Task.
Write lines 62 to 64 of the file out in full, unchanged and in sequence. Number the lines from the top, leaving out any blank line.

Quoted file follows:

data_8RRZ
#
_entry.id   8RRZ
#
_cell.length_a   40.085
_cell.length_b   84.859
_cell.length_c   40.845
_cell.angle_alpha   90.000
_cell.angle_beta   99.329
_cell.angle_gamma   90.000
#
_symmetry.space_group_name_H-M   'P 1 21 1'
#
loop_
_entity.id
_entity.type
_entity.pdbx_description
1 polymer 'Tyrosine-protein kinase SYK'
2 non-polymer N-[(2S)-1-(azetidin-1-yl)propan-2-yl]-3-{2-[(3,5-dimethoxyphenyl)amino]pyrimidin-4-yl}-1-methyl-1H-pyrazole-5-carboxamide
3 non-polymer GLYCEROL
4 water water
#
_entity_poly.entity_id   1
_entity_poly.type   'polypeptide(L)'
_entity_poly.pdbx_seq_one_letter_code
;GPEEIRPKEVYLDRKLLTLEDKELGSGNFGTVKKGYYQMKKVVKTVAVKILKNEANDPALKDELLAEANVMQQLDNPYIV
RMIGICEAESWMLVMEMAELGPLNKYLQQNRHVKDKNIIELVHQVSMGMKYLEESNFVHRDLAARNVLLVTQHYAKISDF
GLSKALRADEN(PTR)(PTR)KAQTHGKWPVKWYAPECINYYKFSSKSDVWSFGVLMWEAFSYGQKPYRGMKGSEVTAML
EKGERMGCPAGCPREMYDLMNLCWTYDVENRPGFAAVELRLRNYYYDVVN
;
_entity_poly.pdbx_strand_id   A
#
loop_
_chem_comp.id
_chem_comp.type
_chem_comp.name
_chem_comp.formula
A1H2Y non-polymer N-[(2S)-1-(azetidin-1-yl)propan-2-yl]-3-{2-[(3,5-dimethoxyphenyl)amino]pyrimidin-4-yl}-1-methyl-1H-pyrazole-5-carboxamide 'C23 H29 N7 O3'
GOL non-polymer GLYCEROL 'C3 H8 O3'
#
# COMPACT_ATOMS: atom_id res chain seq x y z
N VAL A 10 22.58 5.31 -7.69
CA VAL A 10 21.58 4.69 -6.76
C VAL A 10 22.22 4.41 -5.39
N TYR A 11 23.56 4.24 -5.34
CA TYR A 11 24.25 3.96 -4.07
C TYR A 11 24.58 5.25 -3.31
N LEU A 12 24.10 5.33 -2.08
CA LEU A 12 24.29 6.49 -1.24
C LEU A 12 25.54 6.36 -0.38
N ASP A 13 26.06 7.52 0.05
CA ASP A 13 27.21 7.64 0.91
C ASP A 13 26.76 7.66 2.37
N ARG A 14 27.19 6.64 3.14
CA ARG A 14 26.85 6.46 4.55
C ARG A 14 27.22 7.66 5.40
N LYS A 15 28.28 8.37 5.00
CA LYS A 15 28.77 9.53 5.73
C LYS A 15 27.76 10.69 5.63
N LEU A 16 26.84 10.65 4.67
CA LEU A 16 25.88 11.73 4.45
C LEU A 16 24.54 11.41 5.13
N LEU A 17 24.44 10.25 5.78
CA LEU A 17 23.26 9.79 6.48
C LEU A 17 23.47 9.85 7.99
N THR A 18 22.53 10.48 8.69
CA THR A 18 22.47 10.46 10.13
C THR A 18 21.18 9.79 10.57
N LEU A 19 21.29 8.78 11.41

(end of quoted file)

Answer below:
C LEU A 16 24.54 11.41 5.13
N LEU A 17 24.44 10.25 5.78
CA LEU A 17 23.26 9.79 6.48